We wrote last time about the different life stages we go through, and how it affects our finances. It’s based on the work of Nobel-Prize-winning MIT Professor, Franco Modigliani, who separated our financial life into four distinct phases:
1. Before having children there is often a surplus of income.
2. While raising and educating children, there is often a deficit when the family is spending more than they are earning.
3. When children go out on their own, families often have a surplus again.
4. In retirement, the surplus is small if it is there at all.
We offered a couple of conclusions from this, last week, and (based on feedback, as well as the fact that we still had more on the subject) we are continuing it this time.
What we advised last time:
1) When you are starting out, don’t try to duplicate your parents’ lifestyle.
2) Encourage your children to save as much money as they can in their 20’s.
A few more important financial thoughts — ones which can help create a generational legacy, even change an entire family line…
3) Avoid debt while raising a family.
Expenses multiply once children arrive. The one-bedroom apartment is replaced by a four-bedroom home with a mortgage. If expenses for food, clothing, medical, dental, clubs, camps and lessons aren’t enough, children have their own set of endless desires.
The average cost of raising a child to age 18 in 2012 dollars, totals about $300,000. After a third of a million dollars in payments, the balloon payment comes at the end when college expenses are often financed through student loans and additional mortgages. During these years, many couples wish they hadn’t spent their pre-child surplus!
Families find it challenging to live within their means during this phase of life. But you can live more simply in order to live debt free. Truly — run the numbers on it, and it’s clear — the difference between middle income and multi-millionaire in the long run is a few hundred dollars a month in saving and investing.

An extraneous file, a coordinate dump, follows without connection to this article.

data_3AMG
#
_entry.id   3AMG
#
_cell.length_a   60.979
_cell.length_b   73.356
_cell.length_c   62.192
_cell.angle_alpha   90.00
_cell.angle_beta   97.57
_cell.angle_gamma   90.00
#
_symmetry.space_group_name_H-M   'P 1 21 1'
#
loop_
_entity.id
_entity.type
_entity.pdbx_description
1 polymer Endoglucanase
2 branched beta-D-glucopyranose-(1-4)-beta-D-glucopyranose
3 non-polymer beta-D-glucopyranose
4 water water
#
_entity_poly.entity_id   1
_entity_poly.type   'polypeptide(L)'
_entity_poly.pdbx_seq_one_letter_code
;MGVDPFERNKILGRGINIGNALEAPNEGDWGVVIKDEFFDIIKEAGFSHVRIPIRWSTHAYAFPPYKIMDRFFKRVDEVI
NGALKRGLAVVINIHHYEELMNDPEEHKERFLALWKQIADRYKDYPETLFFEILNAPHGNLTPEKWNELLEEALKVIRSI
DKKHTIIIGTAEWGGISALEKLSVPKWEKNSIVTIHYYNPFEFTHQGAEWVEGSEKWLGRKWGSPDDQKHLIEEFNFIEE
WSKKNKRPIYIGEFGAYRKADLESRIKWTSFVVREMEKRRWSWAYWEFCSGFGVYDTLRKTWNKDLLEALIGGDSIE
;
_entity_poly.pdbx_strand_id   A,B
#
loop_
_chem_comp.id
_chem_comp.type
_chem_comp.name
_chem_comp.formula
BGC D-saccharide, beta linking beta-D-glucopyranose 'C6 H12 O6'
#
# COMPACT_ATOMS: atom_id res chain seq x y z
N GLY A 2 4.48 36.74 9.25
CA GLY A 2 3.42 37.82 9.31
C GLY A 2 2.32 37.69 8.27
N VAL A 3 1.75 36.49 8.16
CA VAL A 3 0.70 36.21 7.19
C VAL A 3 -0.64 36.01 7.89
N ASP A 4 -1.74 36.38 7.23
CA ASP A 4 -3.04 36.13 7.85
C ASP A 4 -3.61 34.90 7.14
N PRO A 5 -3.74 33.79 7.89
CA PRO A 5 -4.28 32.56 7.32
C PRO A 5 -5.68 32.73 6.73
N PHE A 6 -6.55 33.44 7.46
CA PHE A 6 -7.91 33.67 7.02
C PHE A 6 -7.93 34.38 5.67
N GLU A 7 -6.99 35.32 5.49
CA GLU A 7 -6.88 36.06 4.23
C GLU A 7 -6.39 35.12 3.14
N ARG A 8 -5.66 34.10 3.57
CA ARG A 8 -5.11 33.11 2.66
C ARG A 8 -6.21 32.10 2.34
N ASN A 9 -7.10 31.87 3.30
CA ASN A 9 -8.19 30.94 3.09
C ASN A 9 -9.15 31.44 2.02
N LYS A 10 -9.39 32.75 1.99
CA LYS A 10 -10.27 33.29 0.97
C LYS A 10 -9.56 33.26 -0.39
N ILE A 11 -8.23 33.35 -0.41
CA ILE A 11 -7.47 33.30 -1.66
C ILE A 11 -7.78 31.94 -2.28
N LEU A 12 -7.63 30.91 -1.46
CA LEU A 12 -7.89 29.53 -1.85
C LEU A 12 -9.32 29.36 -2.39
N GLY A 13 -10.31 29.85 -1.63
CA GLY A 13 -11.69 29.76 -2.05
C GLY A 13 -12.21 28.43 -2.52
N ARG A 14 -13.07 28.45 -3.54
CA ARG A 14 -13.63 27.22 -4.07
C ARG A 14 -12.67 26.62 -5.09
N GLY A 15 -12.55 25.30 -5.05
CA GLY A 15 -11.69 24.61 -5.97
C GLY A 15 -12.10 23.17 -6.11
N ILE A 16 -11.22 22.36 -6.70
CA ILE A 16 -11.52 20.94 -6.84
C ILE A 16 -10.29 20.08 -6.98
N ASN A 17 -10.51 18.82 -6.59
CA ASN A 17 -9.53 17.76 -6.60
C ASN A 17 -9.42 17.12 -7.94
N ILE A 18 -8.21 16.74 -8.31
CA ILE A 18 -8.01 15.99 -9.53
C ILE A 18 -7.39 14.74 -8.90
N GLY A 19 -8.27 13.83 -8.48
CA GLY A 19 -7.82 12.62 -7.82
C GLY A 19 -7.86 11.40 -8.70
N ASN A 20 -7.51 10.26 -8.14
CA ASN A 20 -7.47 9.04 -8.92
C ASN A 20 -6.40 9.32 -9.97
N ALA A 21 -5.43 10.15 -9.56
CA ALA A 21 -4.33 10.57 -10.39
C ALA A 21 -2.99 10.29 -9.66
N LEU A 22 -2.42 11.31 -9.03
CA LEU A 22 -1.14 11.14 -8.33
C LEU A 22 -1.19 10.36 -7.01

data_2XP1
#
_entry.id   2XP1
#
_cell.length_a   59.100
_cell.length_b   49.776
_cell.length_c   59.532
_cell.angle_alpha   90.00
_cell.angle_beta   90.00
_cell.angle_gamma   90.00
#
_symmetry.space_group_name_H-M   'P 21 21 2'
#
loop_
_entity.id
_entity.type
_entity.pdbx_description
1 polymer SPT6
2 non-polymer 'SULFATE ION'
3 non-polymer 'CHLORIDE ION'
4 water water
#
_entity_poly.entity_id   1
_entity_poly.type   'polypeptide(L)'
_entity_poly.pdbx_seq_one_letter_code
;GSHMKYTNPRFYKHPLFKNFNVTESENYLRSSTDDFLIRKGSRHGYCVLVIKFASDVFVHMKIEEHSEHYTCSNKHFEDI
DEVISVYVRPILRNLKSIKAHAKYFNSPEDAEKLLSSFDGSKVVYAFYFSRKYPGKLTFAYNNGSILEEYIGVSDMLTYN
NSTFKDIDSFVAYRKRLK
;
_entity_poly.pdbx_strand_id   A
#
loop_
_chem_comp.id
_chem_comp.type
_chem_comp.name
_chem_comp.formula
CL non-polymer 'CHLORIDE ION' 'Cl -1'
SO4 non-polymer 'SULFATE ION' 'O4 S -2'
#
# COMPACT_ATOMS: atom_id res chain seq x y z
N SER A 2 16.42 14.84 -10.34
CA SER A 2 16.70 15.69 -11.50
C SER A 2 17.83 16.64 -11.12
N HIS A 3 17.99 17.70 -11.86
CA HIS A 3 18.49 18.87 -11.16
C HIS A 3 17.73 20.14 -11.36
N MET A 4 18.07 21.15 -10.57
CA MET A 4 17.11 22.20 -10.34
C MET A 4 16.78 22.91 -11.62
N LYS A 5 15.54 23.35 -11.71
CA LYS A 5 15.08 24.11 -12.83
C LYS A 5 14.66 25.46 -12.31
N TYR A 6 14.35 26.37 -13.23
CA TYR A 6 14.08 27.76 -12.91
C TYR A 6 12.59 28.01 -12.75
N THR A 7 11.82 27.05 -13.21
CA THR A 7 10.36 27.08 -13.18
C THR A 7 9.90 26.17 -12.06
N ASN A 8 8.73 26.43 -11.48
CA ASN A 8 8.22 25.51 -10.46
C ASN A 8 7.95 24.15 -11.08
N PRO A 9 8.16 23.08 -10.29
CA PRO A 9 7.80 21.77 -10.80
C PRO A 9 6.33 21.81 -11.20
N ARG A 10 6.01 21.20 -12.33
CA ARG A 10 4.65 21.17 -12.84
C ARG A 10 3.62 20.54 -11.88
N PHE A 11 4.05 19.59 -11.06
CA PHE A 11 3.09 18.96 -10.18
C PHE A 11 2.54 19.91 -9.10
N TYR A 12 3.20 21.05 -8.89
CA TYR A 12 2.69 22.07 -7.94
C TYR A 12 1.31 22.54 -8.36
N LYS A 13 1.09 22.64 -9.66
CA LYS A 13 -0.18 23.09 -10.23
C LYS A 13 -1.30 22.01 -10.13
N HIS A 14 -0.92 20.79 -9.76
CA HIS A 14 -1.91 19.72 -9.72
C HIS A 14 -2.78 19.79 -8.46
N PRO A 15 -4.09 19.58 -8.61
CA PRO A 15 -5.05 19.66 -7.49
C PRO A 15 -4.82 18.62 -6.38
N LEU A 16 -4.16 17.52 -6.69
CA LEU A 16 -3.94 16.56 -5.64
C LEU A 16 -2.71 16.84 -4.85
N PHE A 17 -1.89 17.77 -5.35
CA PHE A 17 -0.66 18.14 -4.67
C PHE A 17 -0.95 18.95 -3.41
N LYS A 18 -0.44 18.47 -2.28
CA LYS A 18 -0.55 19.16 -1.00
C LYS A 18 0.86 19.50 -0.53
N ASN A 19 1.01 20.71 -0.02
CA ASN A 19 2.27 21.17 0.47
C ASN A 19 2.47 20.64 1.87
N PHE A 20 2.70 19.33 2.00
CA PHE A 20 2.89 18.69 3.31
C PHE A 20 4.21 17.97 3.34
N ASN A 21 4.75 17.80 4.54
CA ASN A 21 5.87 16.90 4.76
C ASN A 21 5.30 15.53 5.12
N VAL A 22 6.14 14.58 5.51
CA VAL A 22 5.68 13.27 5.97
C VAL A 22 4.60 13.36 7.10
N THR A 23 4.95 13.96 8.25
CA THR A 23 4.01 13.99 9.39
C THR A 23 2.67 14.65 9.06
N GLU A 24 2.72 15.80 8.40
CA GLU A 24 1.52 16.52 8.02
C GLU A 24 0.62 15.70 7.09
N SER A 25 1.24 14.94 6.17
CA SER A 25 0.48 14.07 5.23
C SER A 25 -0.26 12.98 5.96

4) Stop telling yourself you will get your finances in order later.
The average American family runs their financial affairs in such a way that if they were a publicly-traded company, their stock price would plummet, the business would go bankrupt and the people in the accounting department would be taken away in handcuffs.
You can’t postpone financial faithfulness any more than you can postpone marital faithfulness! Your habits set your financial DNA, and habits are simply habit-forming.
Many people mistakenly believe that life comes in three stages: learning, working and recreation. They think that until they are toward the middle or end of the working stage of life, they don’t need to worry about finances.
Everyone in America can save something. Whatever you save, the magic of compound interest produces incredible results. It is far preferable to know what you need to save than to arrive at retirement unprepared.
5) Get a retirement checkup before you turn 50.
For most families, expenses drop significantly after children leave home. Although starting younger is obviously more ideal, these are the years when many families realize time is running out to prepare for their retirement and they seek professional financial advice.
So the good news is that this period provides a second chance to save and secure a financially comfortable retirement. If you are in this stage of life, you need to know exactly how much you must save to achieve a comfortable retirement. You don’t have the luxury of guessing at the appropriate savings rate.
The lessons to learn from Modigliani’s work are simple: “Before the children arrive, squirrel it away. Don’t eat more nuts than you can afford in the winter … and when spring arrives (when the children go out on their own) you get one last chance to save for that big nut!”
We are happy to sit down with you to see how well you are doing. In about 10 minutes we can help you answer the question of how ready you are for retirement. Better yet, we have the solutions to get you back on track if you need to.
Hope to hear from you soon!